To the powers in Guyana, it is more than a spot of bother. It is an unnecessary evil that makes life a torture for established commercial and political powers, and craven social foot soldiers. Citizens want to be rid of it.
There is a problem: the foreign architects are neither listening nor understanding nor accommodating. Screws tighten relentlessly. Matters are going the other way.
The word came, compliments of Kaieteur News via a June 10th article captioned, “C’bean fallen behind on FATF compliance with anti-money laundering organization.” That is bad. And just how bad it is was highlighted when, in Bridgetown, the Association of Certified Anti-Money Laundering Specialists “(ACAMS) executive director, Rick McDonell, told the Caribbean Media Corporation (CMC) that up to half the countries in the region are not adequately complaint in meeting FATF regulations.”
In view of the serious implications involved, it is worth repeating: “Up to half of the countries in the region are not adequately compliant…” That could be looked upon in several different ways, none comforting.
First, that means trouble. Second, unless those lapsing countries get their act together in a hurry, it could mean a nightmarish scenario for many in the region. Third, this should be taken as a wakeup call; indeed, an early courtesy warning, an ominous one.
And fourth, though Guyana has managed to keep its head above water for a few short years, it is in no inconsiderable danger. Though the troubled countries were not publicly identified, it is highly likely that Guyana falls plum in the midst of the beleaguered; or hovers perilously close to the yardsticks used to determine shortfalls. It is timely to ask: what are those shortfalls?
For starters, some palatable news, according to the KN coverage. It was reported that “countries have done a lot of work to ensure the passage of the required anti-money laundering legislation.”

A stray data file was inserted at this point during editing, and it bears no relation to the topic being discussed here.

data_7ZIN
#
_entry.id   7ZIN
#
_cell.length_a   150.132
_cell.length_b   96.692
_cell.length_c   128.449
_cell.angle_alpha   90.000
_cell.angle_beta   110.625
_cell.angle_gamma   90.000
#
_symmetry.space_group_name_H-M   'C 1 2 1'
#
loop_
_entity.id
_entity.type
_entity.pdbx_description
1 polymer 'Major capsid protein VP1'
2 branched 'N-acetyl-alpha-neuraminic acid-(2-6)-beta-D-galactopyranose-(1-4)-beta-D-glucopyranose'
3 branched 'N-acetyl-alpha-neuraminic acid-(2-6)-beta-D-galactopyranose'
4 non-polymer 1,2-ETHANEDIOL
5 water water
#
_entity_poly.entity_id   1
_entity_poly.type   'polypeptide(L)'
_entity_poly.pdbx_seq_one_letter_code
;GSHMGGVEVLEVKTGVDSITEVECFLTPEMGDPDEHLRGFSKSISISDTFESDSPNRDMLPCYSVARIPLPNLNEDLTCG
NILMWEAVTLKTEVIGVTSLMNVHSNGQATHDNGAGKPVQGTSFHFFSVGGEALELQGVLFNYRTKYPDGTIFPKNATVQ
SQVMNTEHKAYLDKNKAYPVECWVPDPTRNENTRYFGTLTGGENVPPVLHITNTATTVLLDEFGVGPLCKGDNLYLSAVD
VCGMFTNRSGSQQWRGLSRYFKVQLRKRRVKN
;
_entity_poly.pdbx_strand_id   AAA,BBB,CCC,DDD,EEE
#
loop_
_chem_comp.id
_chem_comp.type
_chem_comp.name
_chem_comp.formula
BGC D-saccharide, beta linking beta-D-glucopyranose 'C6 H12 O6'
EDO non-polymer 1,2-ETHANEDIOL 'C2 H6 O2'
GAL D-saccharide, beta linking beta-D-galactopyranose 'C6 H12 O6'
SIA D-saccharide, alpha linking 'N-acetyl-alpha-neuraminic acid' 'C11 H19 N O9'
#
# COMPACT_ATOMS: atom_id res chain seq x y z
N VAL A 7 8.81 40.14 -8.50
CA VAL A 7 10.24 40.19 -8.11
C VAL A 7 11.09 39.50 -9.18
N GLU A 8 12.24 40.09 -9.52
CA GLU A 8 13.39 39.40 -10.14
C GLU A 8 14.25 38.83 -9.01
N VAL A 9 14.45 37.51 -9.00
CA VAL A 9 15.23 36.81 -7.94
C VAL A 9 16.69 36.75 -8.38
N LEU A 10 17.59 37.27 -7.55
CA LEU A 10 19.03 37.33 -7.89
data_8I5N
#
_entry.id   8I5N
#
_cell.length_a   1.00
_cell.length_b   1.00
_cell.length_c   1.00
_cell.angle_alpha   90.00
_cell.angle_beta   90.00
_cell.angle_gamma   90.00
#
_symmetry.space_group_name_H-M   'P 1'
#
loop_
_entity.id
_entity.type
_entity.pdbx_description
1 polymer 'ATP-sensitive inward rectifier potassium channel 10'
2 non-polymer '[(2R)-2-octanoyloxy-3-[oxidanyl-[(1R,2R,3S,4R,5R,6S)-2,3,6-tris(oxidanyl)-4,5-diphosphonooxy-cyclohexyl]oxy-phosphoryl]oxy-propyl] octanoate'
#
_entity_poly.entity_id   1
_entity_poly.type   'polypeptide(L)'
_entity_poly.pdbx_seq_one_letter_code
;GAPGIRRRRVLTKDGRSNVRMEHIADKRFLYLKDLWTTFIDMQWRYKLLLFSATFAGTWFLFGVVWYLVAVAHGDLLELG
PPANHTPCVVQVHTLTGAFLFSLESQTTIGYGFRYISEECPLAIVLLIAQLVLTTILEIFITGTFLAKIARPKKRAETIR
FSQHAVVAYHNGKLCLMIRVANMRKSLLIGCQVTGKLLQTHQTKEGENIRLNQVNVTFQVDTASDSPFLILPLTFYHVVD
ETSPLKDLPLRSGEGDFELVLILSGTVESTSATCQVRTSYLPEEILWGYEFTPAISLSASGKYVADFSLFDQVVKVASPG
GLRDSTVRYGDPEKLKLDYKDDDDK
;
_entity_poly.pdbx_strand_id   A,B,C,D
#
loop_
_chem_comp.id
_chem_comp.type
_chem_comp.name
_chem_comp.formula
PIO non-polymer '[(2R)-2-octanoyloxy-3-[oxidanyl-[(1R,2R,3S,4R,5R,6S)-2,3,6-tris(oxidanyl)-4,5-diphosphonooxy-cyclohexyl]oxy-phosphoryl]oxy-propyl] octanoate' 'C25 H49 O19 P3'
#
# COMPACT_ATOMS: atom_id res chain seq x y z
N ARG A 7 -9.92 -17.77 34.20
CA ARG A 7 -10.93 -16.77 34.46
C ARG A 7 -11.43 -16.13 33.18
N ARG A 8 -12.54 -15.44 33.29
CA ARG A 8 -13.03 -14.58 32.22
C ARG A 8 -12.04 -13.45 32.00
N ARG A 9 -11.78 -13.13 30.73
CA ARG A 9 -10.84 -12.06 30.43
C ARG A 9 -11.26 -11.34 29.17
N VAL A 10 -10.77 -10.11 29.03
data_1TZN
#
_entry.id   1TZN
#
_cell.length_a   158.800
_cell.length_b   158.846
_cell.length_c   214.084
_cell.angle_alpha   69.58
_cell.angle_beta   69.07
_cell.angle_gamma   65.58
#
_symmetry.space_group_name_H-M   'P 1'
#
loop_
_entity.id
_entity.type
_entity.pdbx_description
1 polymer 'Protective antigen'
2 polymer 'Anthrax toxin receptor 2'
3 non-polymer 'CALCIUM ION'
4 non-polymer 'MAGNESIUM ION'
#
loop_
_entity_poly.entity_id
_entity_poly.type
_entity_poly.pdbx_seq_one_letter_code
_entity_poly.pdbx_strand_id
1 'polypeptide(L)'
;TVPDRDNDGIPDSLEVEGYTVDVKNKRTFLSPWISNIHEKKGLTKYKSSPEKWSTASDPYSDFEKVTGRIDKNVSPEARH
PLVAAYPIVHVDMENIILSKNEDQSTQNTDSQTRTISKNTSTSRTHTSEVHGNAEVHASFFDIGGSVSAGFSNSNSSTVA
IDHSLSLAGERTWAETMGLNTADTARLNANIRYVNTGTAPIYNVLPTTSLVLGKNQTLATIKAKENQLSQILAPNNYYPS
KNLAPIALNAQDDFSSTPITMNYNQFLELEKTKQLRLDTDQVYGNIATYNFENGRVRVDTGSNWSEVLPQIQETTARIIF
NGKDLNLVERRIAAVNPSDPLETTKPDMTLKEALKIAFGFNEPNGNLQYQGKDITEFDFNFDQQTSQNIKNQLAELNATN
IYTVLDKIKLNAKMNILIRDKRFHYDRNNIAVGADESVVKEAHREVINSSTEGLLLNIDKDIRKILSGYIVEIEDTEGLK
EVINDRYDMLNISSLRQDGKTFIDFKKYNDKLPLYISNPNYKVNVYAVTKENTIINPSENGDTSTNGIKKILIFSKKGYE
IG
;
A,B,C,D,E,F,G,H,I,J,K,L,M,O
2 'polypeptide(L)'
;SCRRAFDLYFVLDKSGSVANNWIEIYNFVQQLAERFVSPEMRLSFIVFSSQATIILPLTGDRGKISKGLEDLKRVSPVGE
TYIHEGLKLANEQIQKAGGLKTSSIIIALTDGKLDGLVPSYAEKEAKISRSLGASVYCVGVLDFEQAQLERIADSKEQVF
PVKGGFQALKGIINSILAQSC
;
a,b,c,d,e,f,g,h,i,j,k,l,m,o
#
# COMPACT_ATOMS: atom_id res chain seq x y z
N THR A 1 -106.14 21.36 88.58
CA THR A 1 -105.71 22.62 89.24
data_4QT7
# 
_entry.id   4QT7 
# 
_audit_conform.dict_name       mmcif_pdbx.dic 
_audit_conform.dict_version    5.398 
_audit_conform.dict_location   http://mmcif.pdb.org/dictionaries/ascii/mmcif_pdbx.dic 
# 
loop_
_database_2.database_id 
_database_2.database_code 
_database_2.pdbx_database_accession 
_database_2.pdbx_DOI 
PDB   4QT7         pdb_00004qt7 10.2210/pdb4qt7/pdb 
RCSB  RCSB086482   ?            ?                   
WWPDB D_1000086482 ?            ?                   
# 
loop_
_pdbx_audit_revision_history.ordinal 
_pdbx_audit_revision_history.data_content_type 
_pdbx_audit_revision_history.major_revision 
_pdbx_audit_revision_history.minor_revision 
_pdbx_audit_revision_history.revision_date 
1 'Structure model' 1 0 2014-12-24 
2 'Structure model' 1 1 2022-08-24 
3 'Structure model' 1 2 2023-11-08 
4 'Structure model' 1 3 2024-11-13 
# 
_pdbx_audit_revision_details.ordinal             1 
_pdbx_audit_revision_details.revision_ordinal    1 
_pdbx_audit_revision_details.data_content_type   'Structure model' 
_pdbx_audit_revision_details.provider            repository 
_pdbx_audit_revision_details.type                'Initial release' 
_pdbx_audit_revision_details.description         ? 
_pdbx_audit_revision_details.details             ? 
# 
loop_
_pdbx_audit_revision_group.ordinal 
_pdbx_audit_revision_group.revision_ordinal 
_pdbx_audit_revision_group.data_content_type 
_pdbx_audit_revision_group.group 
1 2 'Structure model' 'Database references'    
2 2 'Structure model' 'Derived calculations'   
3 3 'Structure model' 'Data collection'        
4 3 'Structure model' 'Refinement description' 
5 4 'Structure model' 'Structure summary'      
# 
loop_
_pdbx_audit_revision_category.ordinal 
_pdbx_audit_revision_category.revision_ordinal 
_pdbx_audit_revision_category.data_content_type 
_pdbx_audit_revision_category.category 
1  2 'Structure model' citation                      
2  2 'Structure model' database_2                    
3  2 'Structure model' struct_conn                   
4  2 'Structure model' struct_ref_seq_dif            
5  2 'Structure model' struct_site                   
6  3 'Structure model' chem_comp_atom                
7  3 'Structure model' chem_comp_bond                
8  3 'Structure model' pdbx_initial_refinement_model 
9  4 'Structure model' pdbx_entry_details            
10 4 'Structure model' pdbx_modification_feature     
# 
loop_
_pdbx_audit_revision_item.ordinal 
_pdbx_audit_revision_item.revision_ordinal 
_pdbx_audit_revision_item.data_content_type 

Guyana can pat itself on the back for having done so. But that is as far as matters go, which brings us to the disturbing news. “A number of (countries) have been placed on the FATF’s grey list because there are still concerns about the effectiveness of those laws” (italics added).
To restate commonsense, a “grey list” should not be mistaken for a green list or green light. Far from it, as that signifies a situation unnervingly close to a blacklist, and with all that that entails.
It must be said that recognition has been forthcoming for the strides that have been made. Examples include a financial intelligence unit, and reporting of suspicious transactions by banks and other institutions. The article confirms that “in terms of Barbados and most other countries in the region, those tools are available to a reasonable degree.”
For sure, some of those mandatory tools are already in place in Guyana. These are steps in the right direction, achieved after yeoman effort, and continuing resistance. Now it is time for the down side; it is dismal.
In conjunction with laws on the books, are the follow-up measurements and evaluations of success in “deterring financial crime; deterring money laundering or proactively prosecuting people. It’s on that level that the compliance levels are not high.”
Simply stated, the record is just not there; that despite the satisfactory legislative efforts and degrees of reporting, the deliverables and expected results on the enforcement side are noticeably lacking.
The enforcement side means engaging in “proactively prosecuting people.”
Clearly, there is some dissatisfaction on this, and with reason. Without venturing farther afield–simply sticking to home–the local register is barren in terms of significant players hauled before the courts for financial crimes and made to feel the reach and teeth of the law.
That is final.
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